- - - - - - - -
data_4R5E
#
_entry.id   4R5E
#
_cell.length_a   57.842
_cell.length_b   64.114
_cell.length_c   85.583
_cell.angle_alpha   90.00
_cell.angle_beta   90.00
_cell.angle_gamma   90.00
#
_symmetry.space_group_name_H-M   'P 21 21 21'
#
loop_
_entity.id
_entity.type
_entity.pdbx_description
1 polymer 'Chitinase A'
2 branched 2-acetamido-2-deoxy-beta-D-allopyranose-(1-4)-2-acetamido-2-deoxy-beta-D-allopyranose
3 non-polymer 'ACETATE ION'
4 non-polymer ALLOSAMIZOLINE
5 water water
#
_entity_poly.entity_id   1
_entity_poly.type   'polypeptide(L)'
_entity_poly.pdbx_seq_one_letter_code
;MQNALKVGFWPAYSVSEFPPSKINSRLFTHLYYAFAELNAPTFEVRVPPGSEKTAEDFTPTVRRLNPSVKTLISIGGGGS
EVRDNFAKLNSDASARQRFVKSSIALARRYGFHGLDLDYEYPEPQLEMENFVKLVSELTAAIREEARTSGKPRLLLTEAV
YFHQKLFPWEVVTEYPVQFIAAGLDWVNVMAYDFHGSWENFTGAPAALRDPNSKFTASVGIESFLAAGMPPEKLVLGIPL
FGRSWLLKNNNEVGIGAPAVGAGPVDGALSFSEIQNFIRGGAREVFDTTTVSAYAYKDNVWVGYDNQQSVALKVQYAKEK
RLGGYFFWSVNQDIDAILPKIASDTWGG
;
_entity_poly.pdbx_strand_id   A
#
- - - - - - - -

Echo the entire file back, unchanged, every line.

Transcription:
data_4R5E
#
_entry.id   4R5E
#
_cell.length_a   57.842
_cell.length_b   64.114
_cell.length_c   85.583
_cell.angle_alpha   90.00
_cell.angle_beta   90.00
_cell.angle_gamma   90.00
#
_symmetry.space_group_name_H-M   'P 21 21 21'
#
loop_
_entity.id
_entity.type
_entity.pdbx_description
1 polymer 'Chitinase A'
2 branched 2-acetamido-2-deoxy-beta-D-allopyranose-(1-4)-2-acetamido-2-deoxy-beta-D-allopyranose
3 non-polymer 'ACETATE ION'
4 non-polymer ALLOSAMIZOLINE
5 water water
#
_entity_poly.entity_id   1
_entity_poly.type   'polypeptide(L)'
_entity_poly.pdbx_seq_one_letter_code
;MQNALKVGFWPAYSVSEFPPSKINSRLFTHLYYAFAELNAPTFEVRVPPGSEKTAEDFTPTVRRLNPSVKTLISIGGGGS
EVRDNFAKLNSDASARQRFVKSSIALARRYGFHGLDLDYEYPEPQLEMENFVKLVSELTAAIREEARTSGKPRLLLTEAV
YFHQKLFPWEVVTEYPVQFIAAGLDWVNVMAYDFHGSWENFTGAPAALRDPNSKFTASVGIESFLAAGMPPEKLVLGIPL
FGRSWLLKNNNEVGIGAPAVGAGPVDGALSFSEIQNFIRGGAREVFDTTTVSAYAYKDNVWVGYDNQQSVALKVQYAKEK
RLGGYFFWSVNQDIDAILPKIASDTWGG
;
_entity_poly.pdbx_strand_id   A
#